January 30th, 2012
by Shah Gilani, Capital Waves Stategist, Money Morning
You want to know the truth? The truth is that Wall Street has stacked the deck against you. That's why you need to understand how the game is played. Otherwise you'll end up a Wall Street patsy.
So, here's the truth along with some lessons that will help you play the game like a pro.
First, though, we'll need to debunk a few myths...
Let's start with the myth that the Street lowered brokerage charges for the benefit of retail investors. At one time, these fees used to be obscenely high and fixed.
Follow up:But, on May 1, 1975, fixed commissions were abolished after brash upstarts like Charles Schwab and disgruntled investors decided to attack The Street's price-fixing schemes.
The negotiated commissions regime that followed lowered the cost of access to the stock market, essentially ushering in the era of the "individual investor."
The influx of these individual investors, many of whom didn't have enough money to create diversified portfolios, soon became a boon for mutual funds - which have since grown like weeds in an untended sod farm.
Wall Street Changed the Game
Since the commission business was no longer profitable, Wall Street moved its retail business to an "assets under management" model.
So instead of making money on commissions the game changed to gathering as many assets as you could into a retail investor's account and charging a fee to "manage" them; in other words, just watch them.
That's one of the reasons why Wall Street advocates a "buy and hold" strategy for retail investors. They don't want you to take those assets away from them.
It's the same thing with mutual funds.
And conveniently, if your broker puts you into mutual funds that are losers, it's not your broker's fault.
Now, it's the mutual fund manager's fault. That way the broker can't be blamed if your account loses money.
Instead, your broker can tell you, "Don't fire me, let's fire the mutual fund manager and let's find you a better fund to invest in. But, no matter what happens, we need to buy and hold and not try and time the market."
That's what retail investors are told to do over and over and over again.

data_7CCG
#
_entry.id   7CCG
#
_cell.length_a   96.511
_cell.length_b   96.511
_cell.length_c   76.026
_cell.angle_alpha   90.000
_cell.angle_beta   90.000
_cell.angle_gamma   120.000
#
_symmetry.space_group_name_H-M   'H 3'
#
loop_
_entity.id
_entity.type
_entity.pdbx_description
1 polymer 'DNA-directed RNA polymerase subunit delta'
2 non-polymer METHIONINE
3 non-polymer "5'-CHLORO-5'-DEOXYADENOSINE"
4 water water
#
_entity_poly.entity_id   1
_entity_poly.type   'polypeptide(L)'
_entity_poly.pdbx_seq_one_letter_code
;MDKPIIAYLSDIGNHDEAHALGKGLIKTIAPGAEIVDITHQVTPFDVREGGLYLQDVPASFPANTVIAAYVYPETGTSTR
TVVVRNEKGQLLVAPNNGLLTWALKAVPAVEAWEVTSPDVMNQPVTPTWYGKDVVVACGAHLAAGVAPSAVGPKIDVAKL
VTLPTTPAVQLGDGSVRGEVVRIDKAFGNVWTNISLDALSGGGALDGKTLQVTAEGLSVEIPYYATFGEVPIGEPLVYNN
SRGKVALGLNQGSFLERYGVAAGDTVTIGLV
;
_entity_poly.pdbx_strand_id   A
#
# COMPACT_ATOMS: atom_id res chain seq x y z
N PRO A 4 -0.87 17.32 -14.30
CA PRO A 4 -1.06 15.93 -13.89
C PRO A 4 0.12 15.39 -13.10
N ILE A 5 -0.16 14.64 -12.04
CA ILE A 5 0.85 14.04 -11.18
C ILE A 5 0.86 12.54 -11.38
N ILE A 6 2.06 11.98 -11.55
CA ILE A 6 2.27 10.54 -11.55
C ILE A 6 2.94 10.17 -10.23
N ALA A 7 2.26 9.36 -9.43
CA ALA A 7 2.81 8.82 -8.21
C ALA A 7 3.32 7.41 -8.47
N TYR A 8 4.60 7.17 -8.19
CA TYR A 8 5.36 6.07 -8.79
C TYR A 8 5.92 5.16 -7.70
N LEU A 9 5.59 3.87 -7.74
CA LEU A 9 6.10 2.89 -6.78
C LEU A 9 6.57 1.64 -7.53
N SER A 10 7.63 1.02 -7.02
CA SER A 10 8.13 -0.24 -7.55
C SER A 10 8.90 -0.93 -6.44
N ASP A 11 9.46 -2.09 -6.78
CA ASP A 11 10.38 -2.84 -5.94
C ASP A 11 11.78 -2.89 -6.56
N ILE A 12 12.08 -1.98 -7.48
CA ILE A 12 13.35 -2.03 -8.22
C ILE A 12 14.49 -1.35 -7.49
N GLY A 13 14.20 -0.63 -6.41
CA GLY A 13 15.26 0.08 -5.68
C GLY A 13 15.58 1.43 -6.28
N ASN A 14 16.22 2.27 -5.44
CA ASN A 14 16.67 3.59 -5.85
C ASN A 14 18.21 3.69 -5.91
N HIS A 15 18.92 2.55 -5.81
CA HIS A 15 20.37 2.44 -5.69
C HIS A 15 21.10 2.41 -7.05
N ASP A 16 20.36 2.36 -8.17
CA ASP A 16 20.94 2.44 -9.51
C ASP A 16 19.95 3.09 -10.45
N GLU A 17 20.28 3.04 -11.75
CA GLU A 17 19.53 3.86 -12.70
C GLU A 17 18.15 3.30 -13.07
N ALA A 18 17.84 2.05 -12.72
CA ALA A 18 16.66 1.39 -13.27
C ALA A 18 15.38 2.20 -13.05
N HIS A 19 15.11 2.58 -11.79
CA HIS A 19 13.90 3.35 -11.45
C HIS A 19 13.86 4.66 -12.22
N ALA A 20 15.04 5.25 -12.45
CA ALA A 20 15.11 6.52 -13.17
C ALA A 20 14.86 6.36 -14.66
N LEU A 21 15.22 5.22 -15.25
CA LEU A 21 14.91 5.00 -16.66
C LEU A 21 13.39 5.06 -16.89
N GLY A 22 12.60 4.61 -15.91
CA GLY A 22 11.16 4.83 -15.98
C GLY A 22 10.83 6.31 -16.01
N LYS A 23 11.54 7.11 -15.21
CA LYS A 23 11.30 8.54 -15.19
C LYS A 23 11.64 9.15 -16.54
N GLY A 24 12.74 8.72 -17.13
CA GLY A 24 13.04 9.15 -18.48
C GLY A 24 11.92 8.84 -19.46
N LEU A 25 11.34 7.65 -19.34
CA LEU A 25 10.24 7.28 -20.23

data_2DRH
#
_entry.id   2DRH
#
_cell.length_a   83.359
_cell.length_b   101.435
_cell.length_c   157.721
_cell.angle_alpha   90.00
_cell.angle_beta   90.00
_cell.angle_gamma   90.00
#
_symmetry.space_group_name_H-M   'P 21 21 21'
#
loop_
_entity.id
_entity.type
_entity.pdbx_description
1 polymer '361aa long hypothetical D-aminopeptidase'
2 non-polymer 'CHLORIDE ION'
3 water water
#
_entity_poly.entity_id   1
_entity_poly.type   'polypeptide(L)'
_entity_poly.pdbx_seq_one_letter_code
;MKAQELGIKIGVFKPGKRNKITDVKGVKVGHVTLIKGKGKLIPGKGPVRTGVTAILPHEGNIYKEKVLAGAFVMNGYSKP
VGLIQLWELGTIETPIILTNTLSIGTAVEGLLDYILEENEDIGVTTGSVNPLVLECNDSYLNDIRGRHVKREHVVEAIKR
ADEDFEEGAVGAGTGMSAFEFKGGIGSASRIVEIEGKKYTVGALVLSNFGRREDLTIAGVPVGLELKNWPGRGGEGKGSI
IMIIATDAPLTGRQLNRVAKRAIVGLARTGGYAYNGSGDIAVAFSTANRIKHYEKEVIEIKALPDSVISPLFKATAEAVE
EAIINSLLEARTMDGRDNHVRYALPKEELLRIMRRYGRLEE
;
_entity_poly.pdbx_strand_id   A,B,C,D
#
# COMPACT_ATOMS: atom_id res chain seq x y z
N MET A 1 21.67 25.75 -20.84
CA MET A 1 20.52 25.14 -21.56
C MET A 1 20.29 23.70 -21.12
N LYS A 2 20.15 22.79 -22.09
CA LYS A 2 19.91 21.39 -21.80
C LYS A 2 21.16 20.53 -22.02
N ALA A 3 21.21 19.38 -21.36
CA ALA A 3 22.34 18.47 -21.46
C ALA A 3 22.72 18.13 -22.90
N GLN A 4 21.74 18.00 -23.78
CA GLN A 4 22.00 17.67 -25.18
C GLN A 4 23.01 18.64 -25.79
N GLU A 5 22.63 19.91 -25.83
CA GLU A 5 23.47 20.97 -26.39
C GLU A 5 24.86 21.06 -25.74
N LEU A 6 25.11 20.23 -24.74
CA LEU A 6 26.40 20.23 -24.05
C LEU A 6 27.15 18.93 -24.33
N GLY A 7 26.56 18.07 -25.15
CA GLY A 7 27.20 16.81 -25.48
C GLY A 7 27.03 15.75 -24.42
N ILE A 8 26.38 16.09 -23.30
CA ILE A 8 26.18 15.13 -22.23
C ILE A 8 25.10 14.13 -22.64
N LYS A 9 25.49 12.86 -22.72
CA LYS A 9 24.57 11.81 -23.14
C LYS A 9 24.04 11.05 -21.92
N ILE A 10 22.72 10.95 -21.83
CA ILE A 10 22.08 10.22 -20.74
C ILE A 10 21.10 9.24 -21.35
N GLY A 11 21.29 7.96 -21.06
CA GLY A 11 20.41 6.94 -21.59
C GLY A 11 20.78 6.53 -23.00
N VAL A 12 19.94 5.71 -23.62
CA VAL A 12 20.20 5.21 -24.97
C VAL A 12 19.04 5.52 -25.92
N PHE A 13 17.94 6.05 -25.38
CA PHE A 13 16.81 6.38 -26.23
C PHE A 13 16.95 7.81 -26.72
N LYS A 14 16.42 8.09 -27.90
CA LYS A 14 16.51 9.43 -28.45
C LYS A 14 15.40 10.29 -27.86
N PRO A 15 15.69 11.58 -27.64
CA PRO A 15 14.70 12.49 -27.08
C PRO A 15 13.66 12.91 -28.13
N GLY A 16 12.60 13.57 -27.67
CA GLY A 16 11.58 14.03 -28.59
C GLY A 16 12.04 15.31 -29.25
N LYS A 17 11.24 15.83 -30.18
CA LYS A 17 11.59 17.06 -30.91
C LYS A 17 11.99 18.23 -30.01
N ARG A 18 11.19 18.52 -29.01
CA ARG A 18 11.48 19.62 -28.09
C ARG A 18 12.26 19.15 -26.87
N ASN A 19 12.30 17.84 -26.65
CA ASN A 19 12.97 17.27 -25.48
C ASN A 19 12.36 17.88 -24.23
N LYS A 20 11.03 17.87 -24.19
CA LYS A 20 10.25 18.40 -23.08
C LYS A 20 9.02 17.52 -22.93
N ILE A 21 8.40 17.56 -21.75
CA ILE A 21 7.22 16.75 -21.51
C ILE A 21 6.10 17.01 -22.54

But guess what? That's definitely not what Wall Street firms do.
In fact, while you're being told to buy and hold, exchange specialists, market-makers, hedge funds and every trading desk at every Wall Street bank and firm are busy trading.
Some individual investors began to see how Wall Street was really making its money and started trading themselves.
Of course, that only increased the competition for easy trades as more retail investors traded in and out of stocks.
To continue their advantage over the public, Wall Street fought to do away with the uptick rule. The rule was wiped out so traders could short sell any stock at any time.
But it's the big Wall Street players who benefit from the rule change because they can use their huge capital positions and work with each other to drive down stocks they have shorted.
Who gets hurt? The buy-and-hold retail investors who are told to buy more at lower prices are the ones who get fleeced.
And, who is selling to them?...
The same short sellers who are driving the price down.
"Decimalization" is another idea Wall Street pushed on the markets under the guise of helping investors.
Stocks used to be priced in increments of eighths of a dollar, they are now priced in pennies.
So who really benefits from decimalization? Wall Street does.
The net effect of decimalization was to lower spreads at the cost of lowered liquidity.
That's because fewer large investors were willing to put down orders on exchanges to buy and sell at set prices when specialists and market-makers could "front-run" them and risk only a penny if they were wrong. Standing orders were withdrawn and the markets (willing buyers and sellers) became thinner.